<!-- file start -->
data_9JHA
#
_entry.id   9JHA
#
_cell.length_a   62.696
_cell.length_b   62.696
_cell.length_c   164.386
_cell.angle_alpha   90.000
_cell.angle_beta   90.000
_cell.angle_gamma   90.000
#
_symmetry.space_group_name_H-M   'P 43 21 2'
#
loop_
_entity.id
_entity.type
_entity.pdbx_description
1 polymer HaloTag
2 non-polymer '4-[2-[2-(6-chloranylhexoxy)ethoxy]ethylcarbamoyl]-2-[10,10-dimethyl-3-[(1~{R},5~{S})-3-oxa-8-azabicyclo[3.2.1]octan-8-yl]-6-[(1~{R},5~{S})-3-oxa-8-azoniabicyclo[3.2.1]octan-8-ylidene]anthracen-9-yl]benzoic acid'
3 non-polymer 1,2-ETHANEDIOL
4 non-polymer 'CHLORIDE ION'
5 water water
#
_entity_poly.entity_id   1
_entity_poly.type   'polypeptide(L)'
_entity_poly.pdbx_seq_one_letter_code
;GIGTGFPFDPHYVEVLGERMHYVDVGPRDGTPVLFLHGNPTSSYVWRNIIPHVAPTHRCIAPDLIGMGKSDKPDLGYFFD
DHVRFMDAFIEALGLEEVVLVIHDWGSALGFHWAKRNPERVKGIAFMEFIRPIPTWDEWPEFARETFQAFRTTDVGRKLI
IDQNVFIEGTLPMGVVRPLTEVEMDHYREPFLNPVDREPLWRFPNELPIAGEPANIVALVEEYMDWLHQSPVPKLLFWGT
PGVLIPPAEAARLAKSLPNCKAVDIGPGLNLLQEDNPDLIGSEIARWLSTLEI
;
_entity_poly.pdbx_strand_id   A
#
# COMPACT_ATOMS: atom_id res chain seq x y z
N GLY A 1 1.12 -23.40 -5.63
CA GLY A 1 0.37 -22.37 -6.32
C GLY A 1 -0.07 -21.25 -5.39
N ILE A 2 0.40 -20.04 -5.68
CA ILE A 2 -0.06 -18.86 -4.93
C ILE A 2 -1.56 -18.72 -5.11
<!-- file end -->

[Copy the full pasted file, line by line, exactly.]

data_9JHA
#
_entry.id   9JHA
#
_cell.length_a   62.696
_cell.length_b   62.696
_cell.length_c   164.386
_cell.angle_alpha   90.000
_cell.angle_beta   90.000
_cell.angle_gamma   90.000
#
_symmetry.space_group_name_H-M   'P 43 21 2'
#
loop_
_entity.id
_entity.type
_entity.pdbx_description
1 polymer HaloTag
2 non-polymer '4-[2-[2-(6-chloranylhexoxy)ethoxy]ethylcarbamoyl]-2-[10,10-dimethyl-3-[(1~{R},5~{S})-3-oxa-8-azabicyclo[3.2.1]octan-8-yl]-6-[(1~{R},5~{S})-3-oxa-8-azoniabicyclo[3.2.1]octan-8-ylidene]anthracen-9-yl]benzoic acid'
3 non-polymer 1,2-ETHANEDIOL
4 non-polymer 'CHLORIDE ION'
5 water water
#
_entity_poly.entity_id   1
_entity_poly.type   'polypeptide(L)'
_entity_poly.pdbx_seq_one_letter_code
;GIGTGFPFDPHYVEVLGERMHYVDVGPRDGTPVLFLHGNPTSSYVWRNIIPHVAPTHRCIAPDLIGMGKSDKPDLGYFFD
DHVRFMDAFIEALGLEEVVLVIHDWGSALGFHWAKRNPERVKGIAFMEFIRPIPTWDEWPEFARETFQAFRTTDVGRKLI
IDQNVFIEGTLPMGVVRPLTEVEMDHYREPFLNPVDREPLWRFPNELPIAGEPANIVALVEEYMDWLHQSPVPKLLFWGT
PGVLIPPAEAARLAKSLPNCKAVDIGPGLNLLQEDNPDLIGSEIARWLSTLEI
;
_entity_poly.pdbx_strand_id   A
#
# COMPACT_ATOMS: atom_id res chain seq x y z
N GLY A 1 1.12 -23.40 -5.63
CA GLY A 1 0.37 -22.37 -6.32
C GLY A 1 -0.07 -21.25 -5.39
N ILE A 2 0.40 -20.04 -5.68
CA ILE A 2 -0.06 -18.86 -4.93
C ILE A 2 -1.56 -18.72 -5.11